Please use this identifier to cite or link to this item: https://apo.ansto.gov.au/dspace/handle/10238/11236
Title: Pressure-induced inter-site valence transitions involving geometric frustration in hexagonal perovskites
Authors: Ling, CD
Kennedy, BJ
Avdeev, M
Keywords: X-ray diffraction
Cations
Crystal structure
Electronic structure
Electrons
Ions
Neutron diffraction
Perovskites
Pressure dependence
Solid state physics
Temperature dependence
Valence
Issue Date: 6-Feb-2015
Publisher: Australian Institute of Physics
Citation: Ling, C. D., Kennedy, B. J., & Avdeev, M. (2015). Pressure-induced inter-site valence transitions involving geometric frustration in hexagonal perovskites. Paper presented at the 39th Annual Condensed Matter and Materials Meeting, Charles Sturt University, Wagga Wagga, NSW, 3 February 2015 - 6 February 2015, (pp. 61). Retrieved from: https://physics.org.au/wp-content/uploads/cmm/2015/Wagga2015_10_Handbook.pdf
Abstract: Solid-state compounds are generally thought of as consisting of ions with well-defined oxidation states. While ionic bonds always have some degree of covalent character, the ionic approximation is usually sufficient to understand their “crystal chemistry” in conjunction with concepts such as bond valence sum (BVS) and effective ionic radius (IR). IR predicts that an atom will shrink as its oxidation state increases. This occurs gradually as electrons are removed within a shell (e.g., IR(Ir3+) = 0.68, IR(Ir4+) = 0.625, IR(Ir5+) = 0.57 Å in 6-fold coordination), but removing the last electron of a shell produces a more pronounced change (e.g., IR(Bi3+) = 1.03, IR(Bi5+) = 0.76 Å). For a compound with a suitable combination of cations, it should therefore be possible to effect a net reduction in volume by transferring an electron from one to the other. A change in temperature and/or pressure could make such a valence state transition favourable; but in practice, such transitions are extremely rare. We have observed such a pressure-induced charge transfer, from Bi to Ir (or Ru) in the hexagonal perovskites Ba3+nBiM2+nO9+3n (n = 0,1; M = Ir, Ru) using high-pressure synchrotron x-ray and neutron powder diffraction. They all show ~1% first-order volume contractions at room temperature above 5 GPa, due to the large reduction in the IR of Bi when the 6s shell is emptied on oxidation. These are the first such transitions involving 4d and 5d compounds, and double the total number of cases ever observed. Ab initio calculations suggest that magnetic interactions through very short (~2.6 Å) M–M bonds contribute to the finely balanced nature of their electronic states.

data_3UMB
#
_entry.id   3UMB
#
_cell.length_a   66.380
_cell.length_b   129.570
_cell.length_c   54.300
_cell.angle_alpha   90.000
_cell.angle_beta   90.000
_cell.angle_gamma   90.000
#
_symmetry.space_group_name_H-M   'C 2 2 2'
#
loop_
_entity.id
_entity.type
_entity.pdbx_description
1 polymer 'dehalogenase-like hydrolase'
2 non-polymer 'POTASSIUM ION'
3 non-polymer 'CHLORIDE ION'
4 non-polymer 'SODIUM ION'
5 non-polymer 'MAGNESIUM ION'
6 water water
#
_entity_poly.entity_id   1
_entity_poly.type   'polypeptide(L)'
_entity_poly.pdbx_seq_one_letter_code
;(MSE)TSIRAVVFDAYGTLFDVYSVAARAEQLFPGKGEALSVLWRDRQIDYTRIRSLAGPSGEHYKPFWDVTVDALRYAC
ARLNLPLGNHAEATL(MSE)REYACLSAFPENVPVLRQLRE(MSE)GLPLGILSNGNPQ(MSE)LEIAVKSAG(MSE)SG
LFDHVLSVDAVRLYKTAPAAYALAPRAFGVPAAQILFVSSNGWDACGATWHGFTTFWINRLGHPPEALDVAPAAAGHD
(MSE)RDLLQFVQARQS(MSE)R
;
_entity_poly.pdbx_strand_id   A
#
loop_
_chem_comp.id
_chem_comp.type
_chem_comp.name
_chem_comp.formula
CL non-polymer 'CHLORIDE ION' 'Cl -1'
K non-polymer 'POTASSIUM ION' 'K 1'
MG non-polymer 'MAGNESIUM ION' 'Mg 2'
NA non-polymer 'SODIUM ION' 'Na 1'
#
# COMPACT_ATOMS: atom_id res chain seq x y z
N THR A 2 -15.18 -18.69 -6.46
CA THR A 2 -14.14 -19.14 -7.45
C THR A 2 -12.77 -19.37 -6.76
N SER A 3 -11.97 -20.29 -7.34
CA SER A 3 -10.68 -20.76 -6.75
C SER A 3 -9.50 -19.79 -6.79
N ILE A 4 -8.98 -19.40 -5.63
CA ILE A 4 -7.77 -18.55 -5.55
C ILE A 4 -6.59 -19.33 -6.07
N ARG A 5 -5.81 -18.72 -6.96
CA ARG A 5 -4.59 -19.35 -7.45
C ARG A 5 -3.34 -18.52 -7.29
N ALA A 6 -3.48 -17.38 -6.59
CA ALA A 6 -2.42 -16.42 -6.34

URI: https://apo.ansto.gov.au/dspace/handle/10238/11236
https://physics.org.au/wp-content/uploads/cmm/2015/Wagga2015_10_Handbook.pdf
ISBN: 978-0-646-59459-0
Appears in Collections:Conference Publications

Files in This Item:
File Description SizeFormat 
Wagga2015_10_Handbook.pdf39.53 MBAdobe PDFThumbnail
View/Open


Items in DSpace are protected by copyright, with all rights reserved, unless otherwise indicated.